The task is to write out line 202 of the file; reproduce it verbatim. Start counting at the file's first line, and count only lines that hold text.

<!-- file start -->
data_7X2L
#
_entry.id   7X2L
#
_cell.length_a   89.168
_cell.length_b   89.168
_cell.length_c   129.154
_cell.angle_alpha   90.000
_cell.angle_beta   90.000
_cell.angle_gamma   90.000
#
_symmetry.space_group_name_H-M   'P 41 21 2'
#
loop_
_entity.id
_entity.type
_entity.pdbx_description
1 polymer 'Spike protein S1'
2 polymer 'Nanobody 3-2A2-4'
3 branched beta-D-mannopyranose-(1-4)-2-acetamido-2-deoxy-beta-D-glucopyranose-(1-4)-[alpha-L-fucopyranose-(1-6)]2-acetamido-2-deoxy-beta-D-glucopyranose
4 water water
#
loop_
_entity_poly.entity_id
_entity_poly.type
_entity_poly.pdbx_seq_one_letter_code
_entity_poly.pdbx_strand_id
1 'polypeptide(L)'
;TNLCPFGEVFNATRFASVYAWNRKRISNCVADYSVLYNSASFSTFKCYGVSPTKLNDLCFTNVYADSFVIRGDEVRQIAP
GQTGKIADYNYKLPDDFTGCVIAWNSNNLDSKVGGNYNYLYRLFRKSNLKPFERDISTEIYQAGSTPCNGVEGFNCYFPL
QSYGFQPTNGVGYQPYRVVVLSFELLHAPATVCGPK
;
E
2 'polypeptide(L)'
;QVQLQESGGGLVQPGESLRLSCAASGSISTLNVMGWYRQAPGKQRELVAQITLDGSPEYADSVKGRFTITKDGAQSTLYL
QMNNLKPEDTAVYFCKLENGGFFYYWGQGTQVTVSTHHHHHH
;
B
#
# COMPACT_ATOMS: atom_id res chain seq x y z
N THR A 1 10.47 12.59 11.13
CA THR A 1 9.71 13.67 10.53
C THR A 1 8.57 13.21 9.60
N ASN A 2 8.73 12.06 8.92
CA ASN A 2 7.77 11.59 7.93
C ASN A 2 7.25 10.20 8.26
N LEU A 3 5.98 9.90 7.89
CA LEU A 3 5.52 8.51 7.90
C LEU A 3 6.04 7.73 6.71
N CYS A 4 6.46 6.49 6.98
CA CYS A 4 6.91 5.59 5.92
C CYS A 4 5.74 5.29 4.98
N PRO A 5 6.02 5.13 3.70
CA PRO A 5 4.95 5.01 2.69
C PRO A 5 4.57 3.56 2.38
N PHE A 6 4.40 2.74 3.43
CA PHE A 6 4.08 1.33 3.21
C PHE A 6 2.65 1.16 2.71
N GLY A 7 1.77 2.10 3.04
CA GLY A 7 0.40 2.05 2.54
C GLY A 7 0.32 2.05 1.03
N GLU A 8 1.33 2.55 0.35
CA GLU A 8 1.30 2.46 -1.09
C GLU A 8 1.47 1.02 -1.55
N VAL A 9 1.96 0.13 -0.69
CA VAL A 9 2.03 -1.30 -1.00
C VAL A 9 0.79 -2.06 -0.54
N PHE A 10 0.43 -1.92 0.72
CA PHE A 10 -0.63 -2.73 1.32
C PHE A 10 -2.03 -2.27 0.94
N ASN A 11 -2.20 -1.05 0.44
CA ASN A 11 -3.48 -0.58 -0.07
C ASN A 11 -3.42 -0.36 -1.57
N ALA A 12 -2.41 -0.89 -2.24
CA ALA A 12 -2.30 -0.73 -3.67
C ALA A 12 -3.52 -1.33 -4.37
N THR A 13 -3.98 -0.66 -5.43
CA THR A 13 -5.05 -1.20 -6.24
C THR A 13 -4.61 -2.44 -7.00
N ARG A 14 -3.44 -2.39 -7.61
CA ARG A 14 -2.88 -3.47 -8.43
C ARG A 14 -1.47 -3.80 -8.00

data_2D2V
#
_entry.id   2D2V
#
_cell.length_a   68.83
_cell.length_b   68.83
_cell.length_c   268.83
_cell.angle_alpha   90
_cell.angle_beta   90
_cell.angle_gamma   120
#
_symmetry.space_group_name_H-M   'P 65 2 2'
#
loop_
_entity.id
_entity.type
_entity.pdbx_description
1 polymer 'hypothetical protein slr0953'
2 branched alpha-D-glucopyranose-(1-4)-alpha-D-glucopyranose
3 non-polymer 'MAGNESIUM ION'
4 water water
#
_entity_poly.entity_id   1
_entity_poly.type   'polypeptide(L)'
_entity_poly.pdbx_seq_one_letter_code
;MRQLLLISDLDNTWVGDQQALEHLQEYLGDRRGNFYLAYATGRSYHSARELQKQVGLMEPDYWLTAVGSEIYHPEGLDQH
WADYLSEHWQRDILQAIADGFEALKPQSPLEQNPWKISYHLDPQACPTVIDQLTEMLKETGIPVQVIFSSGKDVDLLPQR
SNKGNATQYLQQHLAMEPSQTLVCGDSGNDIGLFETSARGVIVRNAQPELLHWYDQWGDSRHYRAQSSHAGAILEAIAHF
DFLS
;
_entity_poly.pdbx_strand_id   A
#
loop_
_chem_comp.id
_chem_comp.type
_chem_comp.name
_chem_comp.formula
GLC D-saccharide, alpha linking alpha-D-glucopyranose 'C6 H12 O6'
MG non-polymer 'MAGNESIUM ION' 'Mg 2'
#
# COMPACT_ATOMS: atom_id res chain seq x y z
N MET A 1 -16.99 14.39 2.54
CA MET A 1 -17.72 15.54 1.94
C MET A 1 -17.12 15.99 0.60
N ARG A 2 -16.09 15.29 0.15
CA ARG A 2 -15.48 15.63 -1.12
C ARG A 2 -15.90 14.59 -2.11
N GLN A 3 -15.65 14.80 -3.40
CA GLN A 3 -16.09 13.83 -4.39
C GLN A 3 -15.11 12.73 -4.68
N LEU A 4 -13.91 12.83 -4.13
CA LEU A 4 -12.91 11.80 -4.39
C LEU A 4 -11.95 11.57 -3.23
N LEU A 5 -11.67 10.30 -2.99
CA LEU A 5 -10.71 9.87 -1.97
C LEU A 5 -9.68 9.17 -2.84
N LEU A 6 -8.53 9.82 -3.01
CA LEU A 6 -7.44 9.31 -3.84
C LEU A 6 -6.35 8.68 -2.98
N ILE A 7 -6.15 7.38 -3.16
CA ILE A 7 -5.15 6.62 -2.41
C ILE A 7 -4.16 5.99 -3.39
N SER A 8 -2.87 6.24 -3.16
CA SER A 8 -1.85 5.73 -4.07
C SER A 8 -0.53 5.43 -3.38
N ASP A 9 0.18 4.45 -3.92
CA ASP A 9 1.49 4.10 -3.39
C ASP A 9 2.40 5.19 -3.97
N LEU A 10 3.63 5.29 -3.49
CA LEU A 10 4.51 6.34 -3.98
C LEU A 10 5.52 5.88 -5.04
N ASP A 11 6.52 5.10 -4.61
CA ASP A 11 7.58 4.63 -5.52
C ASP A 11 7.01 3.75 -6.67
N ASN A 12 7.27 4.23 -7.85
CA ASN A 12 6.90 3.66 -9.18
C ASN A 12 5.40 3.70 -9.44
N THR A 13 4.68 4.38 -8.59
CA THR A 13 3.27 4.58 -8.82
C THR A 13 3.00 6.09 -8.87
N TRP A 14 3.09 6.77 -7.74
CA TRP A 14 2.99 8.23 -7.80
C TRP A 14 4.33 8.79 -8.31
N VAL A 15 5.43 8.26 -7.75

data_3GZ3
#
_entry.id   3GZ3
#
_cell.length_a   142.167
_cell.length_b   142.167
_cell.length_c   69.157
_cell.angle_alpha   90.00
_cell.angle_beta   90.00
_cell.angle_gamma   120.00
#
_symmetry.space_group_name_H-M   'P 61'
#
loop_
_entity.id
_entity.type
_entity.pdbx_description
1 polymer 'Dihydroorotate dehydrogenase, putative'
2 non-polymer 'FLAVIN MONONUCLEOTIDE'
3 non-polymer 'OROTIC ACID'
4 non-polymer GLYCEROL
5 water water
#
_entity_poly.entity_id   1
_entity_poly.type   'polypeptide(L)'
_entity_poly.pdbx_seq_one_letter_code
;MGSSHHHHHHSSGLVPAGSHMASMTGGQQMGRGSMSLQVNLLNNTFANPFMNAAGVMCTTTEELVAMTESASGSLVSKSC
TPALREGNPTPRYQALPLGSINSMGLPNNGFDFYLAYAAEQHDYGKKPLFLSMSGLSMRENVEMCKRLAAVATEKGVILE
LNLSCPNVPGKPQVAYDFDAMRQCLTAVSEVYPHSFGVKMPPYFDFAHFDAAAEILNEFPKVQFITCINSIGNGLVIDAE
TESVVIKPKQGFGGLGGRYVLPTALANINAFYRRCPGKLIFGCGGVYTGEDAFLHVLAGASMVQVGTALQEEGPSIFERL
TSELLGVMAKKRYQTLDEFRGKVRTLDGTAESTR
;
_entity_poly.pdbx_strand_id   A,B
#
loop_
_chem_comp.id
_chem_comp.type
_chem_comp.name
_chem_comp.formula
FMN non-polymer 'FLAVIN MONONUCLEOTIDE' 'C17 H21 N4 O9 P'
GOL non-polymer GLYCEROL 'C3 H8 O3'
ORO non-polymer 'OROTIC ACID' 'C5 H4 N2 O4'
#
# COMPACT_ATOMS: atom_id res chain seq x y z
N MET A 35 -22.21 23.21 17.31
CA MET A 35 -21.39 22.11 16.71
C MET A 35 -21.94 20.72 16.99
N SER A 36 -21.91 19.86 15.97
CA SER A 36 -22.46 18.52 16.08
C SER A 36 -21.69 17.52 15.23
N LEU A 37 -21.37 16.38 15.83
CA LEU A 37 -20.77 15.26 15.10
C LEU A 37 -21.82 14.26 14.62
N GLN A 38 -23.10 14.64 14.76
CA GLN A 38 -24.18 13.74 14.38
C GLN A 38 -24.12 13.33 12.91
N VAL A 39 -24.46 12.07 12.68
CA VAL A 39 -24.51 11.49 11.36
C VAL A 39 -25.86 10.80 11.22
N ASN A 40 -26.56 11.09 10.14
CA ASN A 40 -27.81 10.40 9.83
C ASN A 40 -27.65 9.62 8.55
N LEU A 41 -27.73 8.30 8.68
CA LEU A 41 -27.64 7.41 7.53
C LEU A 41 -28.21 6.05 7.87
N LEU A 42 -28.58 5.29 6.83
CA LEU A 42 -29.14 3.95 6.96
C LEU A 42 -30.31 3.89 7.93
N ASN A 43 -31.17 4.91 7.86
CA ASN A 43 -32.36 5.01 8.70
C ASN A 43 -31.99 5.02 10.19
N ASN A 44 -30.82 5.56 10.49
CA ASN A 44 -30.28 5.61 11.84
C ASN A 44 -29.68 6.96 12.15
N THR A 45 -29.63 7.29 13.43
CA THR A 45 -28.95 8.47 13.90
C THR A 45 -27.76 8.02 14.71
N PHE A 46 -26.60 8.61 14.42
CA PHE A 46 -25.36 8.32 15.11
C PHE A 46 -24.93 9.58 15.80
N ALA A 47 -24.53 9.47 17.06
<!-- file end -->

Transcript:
_chem_comp.id